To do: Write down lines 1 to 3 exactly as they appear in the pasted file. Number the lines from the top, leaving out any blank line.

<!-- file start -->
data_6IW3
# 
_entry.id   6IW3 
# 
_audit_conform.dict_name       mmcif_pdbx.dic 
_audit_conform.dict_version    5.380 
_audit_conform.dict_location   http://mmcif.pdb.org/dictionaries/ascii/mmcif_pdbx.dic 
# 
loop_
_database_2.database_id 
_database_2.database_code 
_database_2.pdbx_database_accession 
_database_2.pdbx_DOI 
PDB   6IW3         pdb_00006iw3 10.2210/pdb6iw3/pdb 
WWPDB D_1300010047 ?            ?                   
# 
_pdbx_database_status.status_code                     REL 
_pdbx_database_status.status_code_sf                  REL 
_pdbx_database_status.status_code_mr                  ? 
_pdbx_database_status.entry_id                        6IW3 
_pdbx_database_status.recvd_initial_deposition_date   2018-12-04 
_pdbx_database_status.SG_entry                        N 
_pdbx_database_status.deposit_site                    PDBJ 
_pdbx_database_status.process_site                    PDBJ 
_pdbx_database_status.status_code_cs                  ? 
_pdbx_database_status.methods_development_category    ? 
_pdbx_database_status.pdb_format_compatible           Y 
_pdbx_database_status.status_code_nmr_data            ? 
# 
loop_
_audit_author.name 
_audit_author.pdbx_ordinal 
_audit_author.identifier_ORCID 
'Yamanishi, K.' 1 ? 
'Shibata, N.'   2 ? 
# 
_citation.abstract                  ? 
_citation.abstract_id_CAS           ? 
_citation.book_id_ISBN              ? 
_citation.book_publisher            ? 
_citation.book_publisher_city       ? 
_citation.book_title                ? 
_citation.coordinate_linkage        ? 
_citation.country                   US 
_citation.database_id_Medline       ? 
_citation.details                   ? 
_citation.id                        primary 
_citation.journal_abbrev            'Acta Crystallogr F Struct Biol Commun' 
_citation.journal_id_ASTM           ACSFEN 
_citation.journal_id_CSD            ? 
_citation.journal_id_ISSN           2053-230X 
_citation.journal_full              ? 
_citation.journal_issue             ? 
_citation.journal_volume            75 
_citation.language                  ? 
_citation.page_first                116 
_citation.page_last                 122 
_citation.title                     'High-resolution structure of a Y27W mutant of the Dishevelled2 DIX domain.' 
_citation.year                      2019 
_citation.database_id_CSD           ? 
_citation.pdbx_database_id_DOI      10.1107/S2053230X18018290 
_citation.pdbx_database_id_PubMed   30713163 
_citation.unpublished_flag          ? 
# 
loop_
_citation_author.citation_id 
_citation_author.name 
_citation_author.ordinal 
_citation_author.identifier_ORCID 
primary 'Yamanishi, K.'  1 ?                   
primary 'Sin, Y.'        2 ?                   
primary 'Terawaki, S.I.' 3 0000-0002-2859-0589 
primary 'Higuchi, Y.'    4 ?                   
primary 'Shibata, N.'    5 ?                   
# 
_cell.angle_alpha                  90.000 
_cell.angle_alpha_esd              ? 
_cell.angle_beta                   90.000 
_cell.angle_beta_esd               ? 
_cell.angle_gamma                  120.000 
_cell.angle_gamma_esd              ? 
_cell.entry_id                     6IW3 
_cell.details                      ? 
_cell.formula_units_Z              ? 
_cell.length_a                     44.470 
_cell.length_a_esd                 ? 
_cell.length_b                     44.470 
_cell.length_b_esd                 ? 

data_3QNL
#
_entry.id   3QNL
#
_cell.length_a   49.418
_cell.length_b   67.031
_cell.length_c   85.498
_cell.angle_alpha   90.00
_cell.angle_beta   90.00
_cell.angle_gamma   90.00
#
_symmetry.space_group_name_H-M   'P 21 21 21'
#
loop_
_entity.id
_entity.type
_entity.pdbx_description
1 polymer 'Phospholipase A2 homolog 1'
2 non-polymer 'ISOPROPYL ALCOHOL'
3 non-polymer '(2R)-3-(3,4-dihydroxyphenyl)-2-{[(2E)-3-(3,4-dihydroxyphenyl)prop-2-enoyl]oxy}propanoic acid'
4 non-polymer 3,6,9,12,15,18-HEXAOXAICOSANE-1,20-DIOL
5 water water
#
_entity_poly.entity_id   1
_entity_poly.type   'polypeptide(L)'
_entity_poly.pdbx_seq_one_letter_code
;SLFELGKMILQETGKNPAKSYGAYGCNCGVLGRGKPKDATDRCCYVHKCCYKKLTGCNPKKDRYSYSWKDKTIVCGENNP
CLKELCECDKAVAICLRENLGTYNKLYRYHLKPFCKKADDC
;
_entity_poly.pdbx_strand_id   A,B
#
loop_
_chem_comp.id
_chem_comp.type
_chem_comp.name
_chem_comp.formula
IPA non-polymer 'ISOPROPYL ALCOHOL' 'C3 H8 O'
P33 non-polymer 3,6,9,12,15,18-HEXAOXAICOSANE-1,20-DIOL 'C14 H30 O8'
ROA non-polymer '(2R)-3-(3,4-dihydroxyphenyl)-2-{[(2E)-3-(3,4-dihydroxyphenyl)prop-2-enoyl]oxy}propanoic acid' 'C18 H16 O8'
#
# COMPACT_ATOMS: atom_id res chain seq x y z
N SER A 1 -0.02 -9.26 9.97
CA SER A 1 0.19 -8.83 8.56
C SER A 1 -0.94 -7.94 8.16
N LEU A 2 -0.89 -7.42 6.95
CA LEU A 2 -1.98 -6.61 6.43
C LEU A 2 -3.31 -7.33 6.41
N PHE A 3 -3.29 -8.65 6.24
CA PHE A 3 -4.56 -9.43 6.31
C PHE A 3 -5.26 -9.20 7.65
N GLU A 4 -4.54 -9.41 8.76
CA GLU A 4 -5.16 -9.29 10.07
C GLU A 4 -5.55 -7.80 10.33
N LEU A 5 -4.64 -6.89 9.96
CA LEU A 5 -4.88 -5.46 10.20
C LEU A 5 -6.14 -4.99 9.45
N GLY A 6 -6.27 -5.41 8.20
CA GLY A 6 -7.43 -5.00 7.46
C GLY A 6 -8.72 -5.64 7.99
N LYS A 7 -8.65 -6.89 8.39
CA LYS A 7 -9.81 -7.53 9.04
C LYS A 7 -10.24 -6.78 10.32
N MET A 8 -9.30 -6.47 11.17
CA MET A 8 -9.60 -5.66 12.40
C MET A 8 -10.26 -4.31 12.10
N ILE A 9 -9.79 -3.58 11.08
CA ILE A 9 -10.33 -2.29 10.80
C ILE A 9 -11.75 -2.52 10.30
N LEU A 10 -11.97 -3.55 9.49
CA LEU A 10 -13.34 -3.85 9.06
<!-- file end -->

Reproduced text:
data_6IW3
# 
_entry.id   6IW3 